Smart Cities is all about the specific approach – implemented in and with cities – to tackle diverse urban challenges through the development of smart and innovative solutions. It injects digital tools, services and processes to improve the city’s mobility, sustainability, public services, retail, culture and more…
CoGhent ensures we can make great strides in the short term regarding the digitization and opening-up of both museum collections and the city archive. The ambition is that this project lays the foundation for a participatory platform that can benefit all heritage organizations within the city.
This project will explore the potential of advanced data and data analytics to support the renovation challenge of the existing building stock by focussing on the digital twin concept. The digital twin concept is investigated as an enabler to support informed decision making, stakeholder participation and upscaled retrofits through process efficiency, opportunity profiling and more interesting business cases. The digital twin is a virtual representation of the building stock, established based on innovative top-down and bottom-up data analysis and for the purpose of analysing, optimising and communicating upon city and portfolio climate actions plans in the built environment. The Techno-Economic team is responsible for performing a detailed cost breakdown and allocation, as well as a quantitative business model evalaution.
The goal of the RENergetic project is to demonstrate the improvement of efficiency and energy autarky, the community involvement in and the socio-economic viability of three urban energy islands: The New Docks in Ghent (BE), the Warta Campus in Poznan (PL) and the Hospital and Research campus in Segrate-Milan (Italy). RENergetic will consider technical, socio-economic and legal viability, ensuring easy integration with existing energy management systems and cooperation with external utilities networks without burdening the higher level grid, safe-guarding economic viability with respect to both the local and commercial stakeholders, and by proposing mitigation measures for identified legal hurdles. The Techno-Economics team is responsiible for the identification and quantification of the economic valuation of the benefits for stakeholders, and the development of a methodological framework for assessing community-empowered energy islands, as well as its application.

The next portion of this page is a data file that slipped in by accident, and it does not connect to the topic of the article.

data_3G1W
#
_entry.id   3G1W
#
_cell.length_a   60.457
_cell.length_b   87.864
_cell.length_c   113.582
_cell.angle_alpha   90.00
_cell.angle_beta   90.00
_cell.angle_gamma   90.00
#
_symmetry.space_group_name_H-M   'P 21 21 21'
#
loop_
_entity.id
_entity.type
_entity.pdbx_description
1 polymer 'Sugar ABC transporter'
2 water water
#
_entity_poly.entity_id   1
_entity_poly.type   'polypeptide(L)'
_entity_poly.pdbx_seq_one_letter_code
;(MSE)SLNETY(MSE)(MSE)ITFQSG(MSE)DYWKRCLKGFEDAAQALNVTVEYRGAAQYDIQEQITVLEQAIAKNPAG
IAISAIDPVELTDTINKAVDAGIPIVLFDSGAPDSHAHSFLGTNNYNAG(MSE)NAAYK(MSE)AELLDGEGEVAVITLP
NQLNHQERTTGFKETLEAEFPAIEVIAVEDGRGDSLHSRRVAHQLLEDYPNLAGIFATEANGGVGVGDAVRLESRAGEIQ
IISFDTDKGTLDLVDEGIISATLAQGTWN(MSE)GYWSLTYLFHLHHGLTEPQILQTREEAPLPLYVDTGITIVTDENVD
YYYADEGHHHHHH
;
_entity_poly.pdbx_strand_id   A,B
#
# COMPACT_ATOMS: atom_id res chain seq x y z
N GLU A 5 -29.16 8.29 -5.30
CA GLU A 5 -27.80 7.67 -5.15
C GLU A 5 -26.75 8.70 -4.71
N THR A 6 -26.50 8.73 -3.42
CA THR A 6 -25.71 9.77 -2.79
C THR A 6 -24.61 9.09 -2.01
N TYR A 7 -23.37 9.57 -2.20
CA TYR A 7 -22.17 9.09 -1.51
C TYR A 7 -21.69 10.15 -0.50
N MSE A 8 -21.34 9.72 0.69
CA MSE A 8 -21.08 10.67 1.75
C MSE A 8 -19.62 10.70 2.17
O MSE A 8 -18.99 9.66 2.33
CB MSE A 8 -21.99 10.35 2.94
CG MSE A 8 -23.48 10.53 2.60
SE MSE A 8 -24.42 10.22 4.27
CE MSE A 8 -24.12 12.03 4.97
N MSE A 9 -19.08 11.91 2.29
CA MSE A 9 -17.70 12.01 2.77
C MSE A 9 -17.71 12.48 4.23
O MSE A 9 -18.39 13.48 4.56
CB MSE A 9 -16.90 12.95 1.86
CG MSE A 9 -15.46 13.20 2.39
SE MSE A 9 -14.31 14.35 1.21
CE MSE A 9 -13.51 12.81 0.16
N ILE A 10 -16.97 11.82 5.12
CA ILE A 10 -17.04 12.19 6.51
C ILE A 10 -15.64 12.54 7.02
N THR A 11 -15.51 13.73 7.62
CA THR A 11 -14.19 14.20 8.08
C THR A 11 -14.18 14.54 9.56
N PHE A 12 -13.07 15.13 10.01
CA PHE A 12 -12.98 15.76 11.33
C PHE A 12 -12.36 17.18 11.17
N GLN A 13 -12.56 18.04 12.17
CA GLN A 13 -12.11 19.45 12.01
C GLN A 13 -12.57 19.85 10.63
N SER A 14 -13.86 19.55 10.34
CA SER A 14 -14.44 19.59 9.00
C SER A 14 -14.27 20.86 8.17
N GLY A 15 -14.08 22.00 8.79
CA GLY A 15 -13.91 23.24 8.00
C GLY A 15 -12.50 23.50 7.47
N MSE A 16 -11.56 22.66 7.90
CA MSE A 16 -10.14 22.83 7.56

The SErVo project (by IMEC and KU Leuven) investigates two essential features of connected and automated driving: (1) security and data protection, and (2) cost and business modelling. The task of the TE team is to develop a reliable cost comparison for different technologies (LTE-V, IEEE 802.11p, etc.), given different situations: (1) no V2I & V2V, (2) both V2V & V2V and its hybrids applied in a highway context.
The CONCORDA project contributes to the preparation of European motorways for automated driving and high density truck platooning. The main objective of the project is to assess the performance of hybrid communication systems, combining meshed and cellular connectivity, under real traffic situations. CONCORDA will have test sites in the Netherlands, Belgium, Germany, France, and Spain. Interoperability and continuity of services will be applied on all test sites, aiming at EU-wide interoperability of services. The work of the Techno-Economics team is to perform a cost-benefit comparison of the different Vehicle-to-Infrastructure communication technologies.